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Epidemiology poster session 2 : Population: Commercial sex worker
P1-S2.15 Prevalence of condyloma acuminatum and certain sexually transmitted diseases among female sex workers (FSWs) in a cohort study at sexually transmitted diseases dispensary (DIST) in Cotonou, BÉnin
  1. N Nassirou1,
  2. S Diabate2,
  3. J Akakpo3,
  4. C Tremblay1,
  5. M Alary4
  1. 1Dispensaire IST, Centre de sante de Cotonou1
  2. 2Centre de recherche du centre hospitalier de l'Université de Montréal, Montréal
  3. 3CTA, Centre National hospitalier universitaire Hubert Koutoukou Maga de Cotonou, Cotonou, Benin
  4. 4URESP, Centre de recherche FRSQ du CHA université de Québec, Québec, Canada


Background Condyloma acuminatum usually diagnosed among FSWs, represents an entrance for HIV infection. This study aimed to determine the prevalence of condyloma acuminatum and factors associated with its appearance among FSWs who attended this STI dispensary.

Methods From September 2008 to March 2010, each FSWs of the cohort at recruitment was probed with a questionnaire on her sexual behaviours, social and demographic characteristics, to provide a blood sample for HIV screening, vaginal and cervix samples for gonorrhoea and Chlamydia screening. Prevalence of condyloma acuminatum, HIV, gonorrhoea and Chlamydia were performed. Analysis unites and multivariates in logistic regression have been performed to estimate the influence of these factors in the appearance of condyloma acuminatum among FSWs in DIST.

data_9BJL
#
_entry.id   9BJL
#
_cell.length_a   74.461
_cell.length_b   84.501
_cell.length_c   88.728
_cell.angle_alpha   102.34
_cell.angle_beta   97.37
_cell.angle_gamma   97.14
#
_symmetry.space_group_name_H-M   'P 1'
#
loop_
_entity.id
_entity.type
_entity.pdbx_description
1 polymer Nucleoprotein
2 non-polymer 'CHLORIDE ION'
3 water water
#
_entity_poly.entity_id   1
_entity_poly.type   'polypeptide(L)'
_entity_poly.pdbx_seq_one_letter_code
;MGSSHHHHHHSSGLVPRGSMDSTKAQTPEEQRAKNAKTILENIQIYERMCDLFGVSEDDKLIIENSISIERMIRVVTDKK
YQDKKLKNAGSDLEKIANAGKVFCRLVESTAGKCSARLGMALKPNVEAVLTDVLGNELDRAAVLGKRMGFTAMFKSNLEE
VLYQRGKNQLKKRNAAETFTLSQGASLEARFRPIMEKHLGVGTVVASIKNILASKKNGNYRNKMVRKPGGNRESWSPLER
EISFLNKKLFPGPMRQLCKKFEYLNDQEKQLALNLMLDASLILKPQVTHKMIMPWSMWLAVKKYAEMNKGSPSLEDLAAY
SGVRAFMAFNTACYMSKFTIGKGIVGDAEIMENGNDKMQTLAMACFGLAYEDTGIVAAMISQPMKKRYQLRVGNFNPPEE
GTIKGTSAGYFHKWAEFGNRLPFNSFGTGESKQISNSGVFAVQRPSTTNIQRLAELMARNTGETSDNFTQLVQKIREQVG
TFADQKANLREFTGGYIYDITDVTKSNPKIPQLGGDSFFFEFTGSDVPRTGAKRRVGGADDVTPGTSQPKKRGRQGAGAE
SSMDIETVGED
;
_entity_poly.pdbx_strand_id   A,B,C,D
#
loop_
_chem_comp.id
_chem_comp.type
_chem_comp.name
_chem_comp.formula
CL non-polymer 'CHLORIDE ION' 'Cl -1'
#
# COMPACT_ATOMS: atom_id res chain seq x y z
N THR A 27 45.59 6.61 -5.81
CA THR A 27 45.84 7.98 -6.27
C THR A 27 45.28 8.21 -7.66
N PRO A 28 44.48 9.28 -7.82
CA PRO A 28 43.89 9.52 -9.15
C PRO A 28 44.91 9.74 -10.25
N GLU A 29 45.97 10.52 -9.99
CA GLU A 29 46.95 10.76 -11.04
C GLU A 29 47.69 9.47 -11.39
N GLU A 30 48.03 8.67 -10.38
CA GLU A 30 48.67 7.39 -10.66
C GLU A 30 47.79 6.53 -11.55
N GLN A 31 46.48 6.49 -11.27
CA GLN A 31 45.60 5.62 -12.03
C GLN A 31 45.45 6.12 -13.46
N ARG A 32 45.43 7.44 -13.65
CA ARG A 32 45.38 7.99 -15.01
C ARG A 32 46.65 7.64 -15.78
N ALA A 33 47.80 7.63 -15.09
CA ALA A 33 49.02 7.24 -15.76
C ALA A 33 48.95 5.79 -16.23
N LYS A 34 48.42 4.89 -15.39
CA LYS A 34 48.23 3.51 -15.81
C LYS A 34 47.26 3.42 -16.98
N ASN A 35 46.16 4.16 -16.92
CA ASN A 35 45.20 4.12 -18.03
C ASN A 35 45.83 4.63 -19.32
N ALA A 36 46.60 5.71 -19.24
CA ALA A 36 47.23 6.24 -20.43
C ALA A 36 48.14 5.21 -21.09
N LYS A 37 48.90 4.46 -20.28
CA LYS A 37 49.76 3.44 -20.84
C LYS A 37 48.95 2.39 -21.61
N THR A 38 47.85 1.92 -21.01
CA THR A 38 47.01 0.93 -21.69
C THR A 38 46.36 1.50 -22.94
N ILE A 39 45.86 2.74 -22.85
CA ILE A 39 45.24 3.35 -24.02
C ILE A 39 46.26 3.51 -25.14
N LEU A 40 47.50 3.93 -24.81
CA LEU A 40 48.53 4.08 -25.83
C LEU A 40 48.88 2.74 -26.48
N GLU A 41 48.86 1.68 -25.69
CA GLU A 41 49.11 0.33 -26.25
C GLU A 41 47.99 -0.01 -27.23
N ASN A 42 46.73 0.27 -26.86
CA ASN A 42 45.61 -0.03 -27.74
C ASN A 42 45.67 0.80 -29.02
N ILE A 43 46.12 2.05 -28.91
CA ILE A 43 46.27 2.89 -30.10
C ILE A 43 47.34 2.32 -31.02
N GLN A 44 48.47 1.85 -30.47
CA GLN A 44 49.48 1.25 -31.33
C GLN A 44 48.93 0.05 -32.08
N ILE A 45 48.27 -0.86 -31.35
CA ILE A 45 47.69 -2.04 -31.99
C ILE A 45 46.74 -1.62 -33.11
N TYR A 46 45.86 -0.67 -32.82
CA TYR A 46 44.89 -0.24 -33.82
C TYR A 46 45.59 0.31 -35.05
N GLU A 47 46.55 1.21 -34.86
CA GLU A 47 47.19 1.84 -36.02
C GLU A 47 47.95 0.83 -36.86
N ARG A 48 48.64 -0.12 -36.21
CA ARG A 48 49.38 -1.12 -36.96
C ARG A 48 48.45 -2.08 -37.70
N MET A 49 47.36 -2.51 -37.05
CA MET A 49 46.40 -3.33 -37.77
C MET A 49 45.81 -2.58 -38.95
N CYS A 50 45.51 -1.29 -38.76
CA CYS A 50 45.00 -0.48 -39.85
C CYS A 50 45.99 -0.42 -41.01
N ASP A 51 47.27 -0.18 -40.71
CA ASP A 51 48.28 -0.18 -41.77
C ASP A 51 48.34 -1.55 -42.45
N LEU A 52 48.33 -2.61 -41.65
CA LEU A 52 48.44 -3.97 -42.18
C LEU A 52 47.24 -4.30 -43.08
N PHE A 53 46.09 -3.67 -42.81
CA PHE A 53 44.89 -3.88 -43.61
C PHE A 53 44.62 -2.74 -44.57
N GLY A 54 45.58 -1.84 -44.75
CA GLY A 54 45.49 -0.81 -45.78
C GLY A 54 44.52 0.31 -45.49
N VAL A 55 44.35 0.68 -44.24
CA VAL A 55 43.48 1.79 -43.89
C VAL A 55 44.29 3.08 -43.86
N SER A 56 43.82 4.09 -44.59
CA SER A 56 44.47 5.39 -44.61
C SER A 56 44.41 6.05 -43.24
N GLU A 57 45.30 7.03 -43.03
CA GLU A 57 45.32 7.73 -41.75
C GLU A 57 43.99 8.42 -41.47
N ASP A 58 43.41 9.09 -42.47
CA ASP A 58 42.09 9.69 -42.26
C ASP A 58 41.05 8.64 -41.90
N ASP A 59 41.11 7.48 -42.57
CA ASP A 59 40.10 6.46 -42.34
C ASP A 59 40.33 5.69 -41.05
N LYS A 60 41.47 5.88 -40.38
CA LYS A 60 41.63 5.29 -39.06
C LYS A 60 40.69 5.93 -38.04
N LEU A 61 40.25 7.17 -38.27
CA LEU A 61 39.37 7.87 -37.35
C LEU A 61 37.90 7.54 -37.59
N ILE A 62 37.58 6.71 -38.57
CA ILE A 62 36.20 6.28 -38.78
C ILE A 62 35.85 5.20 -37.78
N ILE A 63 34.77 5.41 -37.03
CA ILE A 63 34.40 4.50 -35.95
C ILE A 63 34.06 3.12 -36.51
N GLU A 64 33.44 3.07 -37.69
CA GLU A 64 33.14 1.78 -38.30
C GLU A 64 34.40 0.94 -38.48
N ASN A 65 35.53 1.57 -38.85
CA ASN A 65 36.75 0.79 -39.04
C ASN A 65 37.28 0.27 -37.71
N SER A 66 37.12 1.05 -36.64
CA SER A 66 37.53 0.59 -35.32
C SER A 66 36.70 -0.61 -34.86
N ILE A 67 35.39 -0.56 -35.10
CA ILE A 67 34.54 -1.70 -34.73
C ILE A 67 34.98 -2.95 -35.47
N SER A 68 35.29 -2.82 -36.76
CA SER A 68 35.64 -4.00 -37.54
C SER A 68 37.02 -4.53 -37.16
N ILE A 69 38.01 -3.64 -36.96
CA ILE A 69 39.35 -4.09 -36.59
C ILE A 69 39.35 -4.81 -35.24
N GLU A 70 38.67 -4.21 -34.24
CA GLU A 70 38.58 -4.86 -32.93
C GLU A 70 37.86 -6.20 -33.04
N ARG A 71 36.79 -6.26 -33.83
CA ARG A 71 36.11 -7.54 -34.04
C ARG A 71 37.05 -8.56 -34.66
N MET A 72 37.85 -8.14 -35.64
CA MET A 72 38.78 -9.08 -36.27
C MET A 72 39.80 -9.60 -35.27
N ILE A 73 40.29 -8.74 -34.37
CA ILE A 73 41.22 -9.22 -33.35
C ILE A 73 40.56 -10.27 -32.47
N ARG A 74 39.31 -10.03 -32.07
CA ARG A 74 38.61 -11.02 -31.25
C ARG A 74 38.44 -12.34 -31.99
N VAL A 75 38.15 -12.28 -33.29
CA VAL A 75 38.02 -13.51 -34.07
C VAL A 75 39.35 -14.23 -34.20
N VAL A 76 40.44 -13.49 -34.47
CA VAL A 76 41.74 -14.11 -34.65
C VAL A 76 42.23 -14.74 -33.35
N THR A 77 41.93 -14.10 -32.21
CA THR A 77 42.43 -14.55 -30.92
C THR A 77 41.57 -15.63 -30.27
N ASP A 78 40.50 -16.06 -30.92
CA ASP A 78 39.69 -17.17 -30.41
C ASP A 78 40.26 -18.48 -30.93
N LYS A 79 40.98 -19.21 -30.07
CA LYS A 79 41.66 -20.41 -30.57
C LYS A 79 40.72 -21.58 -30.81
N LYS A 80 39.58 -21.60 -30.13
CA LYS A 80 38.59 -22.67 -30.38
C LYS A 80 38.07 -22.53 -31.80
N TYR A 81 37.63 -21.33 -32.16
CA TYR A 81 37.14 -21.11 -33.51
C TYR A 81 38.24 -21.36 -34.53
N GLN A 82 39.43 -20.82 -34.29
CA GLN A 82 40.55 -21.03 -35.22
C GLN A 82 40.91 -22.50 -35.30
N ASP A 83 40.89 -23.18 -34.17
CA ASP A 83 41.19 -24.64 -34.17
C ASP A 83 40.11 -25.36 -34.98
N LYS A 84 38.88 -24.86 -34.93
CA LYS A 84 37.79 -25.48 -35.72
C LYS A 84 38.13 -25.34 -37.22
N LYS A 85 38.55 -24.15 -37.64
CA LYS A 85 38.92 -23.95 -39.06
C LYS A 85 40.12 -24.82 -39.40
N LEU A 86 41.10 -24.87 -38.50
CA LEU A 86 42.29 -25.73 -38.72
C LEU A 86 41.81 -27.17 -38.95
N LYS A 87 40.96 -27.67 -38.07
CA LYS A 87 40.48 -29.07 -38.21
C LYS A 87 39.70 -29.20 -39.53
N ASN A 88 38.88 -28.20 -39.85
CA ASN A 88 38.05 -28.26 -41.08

Results Among the 403 FSWs enrolled, the prevalence of condyloma acuminatum was 5.2%. The one of HIV infection was 37%. Prevalence of gonorrhoea and Chlamydia were nil. This remark certifies the high level of condom use (87.3%) among FSWs. HIV infection was significantly associated with appearance of condyloma acuminatum in the cohort of FSWs attending the STI dispensary with an adjusted OR of 2.4 (95% CI= 0.90 to 6.43).

Conclusion Condyloma acuminatum remains a way in HIV infection transmission. A meticulous check and treatment contributes to reduce HIV/AIDS risk.

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